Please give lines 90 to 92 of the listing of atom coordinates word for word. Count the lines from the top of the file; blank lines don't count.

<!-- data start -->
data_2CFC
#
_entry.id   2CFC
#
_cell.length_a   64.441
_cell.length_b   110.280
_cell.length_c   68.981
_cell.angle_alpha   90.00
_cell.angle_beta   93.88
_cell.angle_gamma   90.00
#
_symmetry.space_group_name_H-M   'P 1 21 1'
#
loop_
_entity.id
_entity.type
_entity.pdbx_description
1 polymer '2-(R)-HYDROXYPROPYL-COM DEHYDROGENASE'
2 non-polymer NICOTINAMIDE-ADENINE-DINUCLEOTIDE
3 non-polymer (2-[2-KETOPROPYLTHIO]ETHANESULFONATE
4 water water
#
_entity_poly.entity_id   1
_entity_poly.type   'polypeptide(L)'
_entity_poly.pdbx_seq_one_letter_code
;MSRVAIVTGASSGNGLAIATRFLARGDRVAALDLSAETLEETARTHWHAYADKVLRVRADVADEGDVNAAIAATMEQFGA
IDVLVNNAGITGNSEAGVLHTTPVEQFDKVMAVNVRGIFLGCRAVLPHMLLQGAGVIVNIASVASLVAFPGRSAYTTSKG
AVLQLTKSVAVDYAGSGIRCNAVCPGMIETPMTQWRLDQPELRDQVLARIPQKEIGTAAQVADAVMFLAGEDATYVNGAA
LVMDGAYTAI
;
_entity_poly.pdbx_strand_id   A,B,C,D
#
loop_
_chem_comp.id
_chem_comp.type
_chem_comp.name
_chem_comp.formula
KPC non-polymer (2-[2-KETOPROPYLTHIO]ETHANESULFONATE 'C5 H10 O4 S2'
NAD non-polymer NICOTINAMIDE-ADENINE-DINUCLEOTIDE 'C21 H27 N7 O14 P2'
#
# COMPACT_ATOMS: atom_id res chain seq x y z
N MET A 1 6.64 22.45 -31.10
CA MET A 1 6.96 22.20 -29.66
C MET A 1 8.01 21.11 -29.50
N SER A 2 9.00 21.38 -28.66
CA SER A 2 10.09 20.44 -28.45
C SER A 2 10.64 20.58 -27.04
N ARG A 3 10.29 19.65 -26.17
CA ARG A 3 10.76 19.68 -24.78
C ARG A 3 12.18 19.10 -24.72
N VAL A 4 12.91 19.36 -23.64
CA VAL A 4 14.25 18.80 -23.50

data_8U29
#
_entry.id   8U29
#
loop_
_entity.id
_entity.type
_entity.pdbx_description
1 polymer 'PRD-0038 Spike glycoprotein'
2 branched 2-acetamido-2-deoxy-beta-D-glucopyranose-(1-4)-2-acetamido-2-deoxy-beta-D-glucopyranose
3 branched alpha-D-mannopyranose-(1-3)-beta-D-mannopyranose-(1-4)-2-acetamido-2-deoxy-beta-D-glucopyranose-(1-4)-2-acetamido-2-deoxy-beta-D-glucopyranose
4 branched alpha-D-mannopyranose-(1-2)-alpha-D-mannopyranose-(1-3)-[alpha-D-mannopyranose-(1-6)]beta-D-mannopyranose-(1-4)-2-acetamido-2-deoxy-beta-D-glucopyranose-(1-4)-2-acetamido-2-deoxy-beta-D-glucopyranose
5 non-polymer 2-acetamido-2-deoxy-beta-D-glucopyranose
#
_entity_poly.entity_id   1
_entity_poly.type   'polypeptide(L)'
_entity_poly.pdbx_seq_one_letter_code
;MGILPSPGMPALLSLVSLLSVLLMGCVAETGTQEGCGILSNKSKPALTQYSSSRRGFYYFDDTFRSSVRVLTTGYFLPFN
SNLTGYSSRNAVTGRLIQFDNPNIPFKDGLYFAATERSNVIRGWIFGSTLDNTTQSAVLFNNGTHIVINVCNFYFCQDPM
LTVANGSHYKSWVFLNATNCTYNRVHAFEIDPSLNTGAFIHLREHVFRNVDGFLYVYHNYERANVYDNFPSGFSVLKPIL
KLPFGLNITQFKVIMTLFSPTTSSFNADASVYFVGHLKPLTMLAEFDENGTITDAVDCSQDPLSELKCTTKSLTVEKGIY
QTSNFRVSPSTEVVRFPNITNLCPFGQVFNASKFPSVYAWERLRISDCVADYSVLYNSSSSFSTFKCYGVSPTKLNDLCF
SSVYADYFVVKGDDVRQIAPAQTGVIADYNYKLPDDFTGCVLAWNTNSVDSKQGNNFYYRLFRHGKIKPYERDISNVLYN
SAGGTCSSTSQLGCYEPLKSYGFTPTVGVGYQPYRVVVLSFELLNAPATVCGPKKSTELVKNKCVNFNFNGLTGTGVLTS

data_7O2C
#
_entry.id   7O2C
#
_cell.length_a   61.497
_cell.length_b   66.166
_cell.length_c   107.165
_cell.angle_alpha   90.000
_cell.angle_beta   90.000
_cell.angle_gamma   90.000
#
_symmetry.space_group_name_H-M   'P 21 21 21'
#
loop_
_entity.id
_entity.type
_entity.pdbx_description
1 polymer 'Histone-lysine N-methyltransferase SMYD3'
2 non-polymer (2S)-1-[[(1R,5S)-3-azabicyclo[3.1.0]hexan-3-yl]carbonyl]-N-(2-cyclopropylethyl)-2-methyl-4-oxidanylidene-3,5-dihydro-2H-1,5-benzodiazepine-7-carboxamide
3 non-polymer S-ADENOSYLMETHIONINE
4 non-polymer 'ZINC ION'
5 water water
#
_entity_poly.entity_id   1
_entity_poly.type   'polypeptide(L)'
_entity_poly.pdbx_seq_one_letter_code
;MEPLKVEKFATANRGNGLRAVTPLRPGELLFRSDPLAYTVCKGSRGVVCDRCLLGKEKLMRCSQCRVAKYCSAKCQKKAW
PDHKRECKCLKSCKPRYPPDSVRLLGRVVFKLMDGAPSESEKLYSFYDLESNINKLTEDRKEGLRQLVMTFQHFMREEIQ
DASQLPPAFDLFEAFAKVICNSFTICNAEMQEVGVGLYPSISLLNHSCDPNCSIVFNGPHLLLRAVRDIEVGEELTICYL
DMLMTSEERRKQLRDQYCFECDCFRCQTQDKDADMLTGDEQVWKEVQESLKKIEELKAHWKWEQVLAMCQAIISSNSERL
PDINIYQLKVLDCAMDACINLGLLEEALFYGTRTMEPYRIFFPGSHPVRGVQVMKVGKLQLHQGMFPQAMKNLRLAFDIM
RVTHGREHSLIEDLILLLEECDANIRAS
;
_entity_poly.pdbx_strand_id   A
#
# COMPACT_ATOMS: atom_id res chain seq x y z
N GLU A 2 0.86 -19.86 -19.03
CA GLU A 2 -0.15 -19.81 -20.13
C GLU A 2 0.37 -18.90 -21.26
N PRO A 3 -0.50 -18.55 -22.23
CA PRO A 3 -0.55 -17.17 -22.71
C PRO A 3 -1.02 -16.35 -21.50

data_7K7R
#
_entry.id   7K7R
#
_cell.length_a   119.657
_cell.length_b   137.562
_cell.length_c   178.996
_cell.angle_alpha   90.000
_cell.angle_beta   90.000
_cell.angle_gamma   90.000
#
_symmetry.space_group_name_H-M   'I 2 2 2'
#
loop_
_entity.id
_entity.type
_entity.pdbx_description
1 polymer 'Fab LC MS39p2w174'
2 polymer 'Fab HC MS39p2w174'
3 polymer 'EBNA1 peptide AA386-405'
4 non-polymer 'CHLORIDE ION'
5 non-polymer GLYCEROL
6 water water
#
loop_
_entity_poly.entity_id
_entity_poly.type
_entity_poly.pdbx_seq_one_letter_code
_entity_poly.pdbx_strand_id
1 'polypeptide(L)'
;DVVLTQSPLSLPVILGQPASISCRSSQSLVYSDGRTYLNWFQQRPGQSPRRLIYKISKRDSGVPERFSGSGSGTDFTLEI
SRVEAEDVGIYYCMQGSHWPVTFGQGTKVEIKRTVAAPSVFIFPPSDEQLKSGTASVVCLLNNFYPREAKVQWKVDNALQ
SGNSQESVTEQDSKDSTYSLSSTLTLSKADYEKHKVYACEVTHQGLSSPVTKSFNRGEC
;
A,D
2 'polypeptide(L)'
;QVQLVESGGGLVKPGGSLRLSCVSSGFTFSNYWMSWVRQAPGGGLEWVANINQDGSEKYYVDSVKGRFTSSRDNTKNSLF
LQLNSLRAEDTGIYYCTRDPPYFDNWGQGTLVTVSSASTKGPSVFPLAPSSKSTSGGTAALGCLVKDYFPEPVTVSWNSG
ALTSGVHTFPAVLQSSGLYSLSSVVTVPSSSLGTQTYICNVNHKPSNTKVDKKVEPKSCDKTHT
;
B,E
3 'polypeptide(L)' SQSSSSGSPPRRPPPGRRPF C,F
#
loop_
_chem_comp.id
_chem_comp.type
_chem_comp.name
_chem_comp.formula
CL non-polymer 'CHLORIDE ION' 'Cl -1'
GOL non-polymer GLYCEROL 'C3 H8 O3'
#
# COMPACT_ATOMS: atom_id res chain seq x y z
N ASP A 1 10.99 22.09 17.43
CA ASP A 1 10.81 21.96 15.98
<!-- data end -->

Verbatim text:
loop_
_entity.id
_entity.type